White (Lohmann LSL) and Brown (ATAK-S) laying hens, were reared under organic and conventional cage rearing systems, and the effects of the rearing system on performance parameters, egg production, egg characteristics, and immune response were investigated. For this purpose, a total of 832 laying hens of two commercial hybrids, i.e., 416 white (Lohmann LSL) and 416 Brown (ATAK-S) layers, were used. The experiment lasted between 23 and 70 wk of age. In this study, the white layers yielded more eggs as compared to the brown layers in both organic and conventional production systems. Egg weight exhibited a similar pattern to that of laying performance. However, the total hen-housed egg number for the white birds in the organic system was fewer than that of white birds in the conventional cage facility; conversely, a contradictory tendency was observed for the brown birds. Livability of the white layers in the organic system was remarkably lower (14%) than that of the brown line, whereas the white line survived better (3.42%) than their brown counterparts in conventional cages. The feed conversion ratio of the white hens was markedly inferior in the organic system as compared to that of the white hens in the conventional system, whereas relatively lower deterioration was reported in brown layers when reared in an organic system. The organic production system increased egg albumen height and the Haugh unit in eggs of the brown layers. The yolk color score of organic eggs was lower than that of conventional eggs for both brown and white hens. The egg yolk ratio of eggs from white layers was found to be higher in organic eggs as compared to those obtained in the conventional system. All organic eggs had heavier shells than those produced in the conventional system. Eggs from brown layers had more protein content than eggs from white layers. Neither housing systems nor genotype influenced egg yolk cholesterol concentration. When compared to conventional eggs, n-3 fatty acid content was lower in organic eggs, and the n-6:n-3 ratio was higher in organic eggs. In conclusion, two hen genotypes showed different responses in terms of performance and egg quality to two different rearing systems. A commercial white strain produced more eggs with higher egg quality as compared to a native brown strain. The brown strain was found to have adapted well to organic production conditions when survival and total egg number was taken into consideration. Source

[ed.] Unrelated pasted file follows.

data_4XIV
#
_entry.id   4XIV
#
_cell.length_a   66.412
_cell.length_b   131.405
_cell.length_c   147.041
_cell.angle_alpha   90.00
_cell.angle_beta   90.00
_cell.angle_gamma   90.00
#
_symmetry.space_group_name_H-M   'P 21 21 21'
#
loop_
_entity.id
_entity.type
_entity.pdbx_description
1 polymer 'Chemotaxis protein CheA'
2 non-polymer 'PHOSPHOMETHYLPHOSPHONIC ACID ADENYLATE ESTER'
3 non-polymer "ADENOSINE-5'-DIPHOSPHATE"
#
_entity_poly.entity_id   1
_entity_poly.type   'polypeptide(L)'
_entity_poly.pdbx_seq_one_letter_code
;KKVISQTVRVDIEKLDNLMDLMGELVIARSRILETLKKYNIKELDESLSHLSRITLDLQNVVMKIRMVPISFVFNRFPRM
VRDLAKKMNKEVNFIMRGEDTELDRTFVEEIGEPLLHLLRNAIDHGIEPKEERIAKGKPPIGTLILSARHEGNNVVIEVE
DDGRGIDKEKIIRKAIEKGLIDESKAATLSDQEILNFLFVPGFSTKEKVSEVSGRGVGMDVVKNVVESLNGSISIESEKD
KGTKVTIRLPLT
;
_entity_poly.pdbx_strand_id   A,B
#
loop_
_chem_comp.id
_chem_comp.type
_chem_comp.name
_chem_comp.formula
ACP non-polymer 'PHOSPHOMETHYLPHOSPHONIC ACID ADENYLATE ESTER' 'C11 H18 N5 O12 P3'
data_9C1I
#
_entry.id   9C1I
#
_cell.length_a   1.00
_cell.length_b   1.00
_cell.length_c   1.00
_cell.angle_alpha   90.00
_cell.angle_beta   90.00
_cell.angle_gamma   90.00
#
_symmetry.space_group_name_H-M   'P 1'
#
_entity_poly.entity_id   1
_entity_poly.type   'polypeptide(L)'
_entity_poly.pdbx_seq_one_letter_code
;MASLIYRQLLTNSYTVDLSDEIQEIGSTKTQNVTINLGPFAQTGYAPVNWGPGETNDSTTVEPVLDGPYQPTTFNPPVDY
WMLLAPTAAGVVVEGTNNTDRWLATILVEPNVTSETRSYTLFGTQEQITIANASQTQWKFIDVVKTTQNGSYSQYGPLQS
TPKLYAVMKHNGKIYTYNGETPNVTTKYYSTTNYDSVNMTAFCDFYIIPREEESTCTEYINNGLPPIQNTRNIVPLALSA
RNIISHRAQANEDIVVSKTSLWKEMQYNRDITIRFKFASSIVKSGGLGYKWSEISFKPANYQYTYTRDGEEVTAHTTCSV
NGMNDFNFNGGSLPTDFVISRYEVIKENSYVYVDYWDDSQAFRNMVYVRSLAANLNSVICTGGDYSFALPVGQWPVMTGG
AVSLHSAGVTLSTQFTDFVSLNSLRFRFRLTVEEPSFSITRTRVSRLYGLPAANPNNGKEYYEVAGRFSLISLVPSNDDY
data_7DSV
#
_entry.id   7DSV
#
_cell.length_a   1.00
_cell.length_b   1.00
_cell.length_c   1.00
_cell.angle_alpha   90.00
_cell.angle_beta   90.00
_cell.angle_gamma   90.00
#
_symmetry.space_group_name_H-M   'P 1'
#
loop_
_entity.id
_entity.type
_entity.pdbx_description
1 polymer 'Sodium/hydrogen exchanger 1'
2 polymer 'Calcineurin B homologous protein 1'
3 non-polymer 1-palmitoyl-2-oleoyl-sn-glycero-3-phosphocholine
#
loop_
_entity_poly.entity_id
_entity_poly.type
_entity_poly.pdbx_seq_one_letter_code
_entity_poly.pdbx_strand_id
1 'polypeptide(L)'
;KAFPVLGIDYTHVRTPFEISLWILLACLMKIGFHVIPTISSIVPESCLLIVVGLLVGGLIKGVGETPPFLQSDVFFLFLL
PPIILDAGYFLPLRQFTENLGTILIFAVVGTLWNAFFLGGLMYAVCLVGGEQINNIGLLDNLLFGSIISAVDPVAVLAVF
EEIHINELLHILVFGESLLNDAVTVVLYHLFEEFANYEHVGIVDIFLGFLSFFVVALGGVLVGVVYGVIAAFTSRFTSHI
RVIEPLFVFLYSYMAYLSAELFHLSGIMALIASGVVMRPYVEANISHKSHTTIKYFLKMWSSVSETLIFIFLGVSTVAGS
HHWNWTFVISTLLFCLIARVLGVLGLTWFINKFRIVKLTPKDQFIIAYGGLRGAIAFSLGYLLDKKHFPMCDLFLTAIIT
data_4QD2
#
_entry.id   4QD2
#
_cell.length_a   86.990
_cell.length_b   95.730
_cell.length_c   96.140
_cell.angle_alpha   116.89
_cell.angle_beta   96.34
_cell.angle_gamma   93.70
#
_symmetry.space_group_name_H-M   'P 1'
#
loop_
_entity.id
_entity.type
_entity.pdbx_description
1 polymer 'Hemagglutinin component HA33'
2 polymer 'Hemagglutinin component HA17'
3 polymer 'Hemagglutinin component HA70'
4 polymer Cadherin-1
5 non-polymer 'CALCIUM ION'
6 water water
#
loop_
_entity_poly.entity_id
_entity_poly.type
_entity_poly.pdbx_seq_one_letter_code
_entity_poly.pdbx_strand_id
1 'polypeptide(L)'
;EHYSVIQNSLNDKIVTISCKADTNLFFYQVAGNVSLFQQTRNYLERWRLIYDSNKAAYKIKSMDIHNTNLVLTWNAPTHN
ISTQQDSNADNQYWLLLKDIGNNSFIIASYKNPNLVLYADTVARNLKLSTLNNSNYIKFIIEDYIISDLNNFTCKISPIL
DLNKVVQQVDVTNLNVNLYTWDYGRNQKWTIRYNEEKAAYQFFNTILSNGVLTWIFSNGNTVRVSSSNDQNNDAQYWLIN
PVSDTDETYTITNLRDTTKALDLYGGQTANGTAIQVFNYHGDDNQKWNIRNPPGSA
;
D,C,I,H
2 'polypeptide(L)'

Bozkurt M.,Poultry Research Institute | Kucukyilmaz K.,Poultry Research Institute | Catli A.U.,Poultry Research Institute | Cinar M.,Poultry Research Institute | And 2 more authors.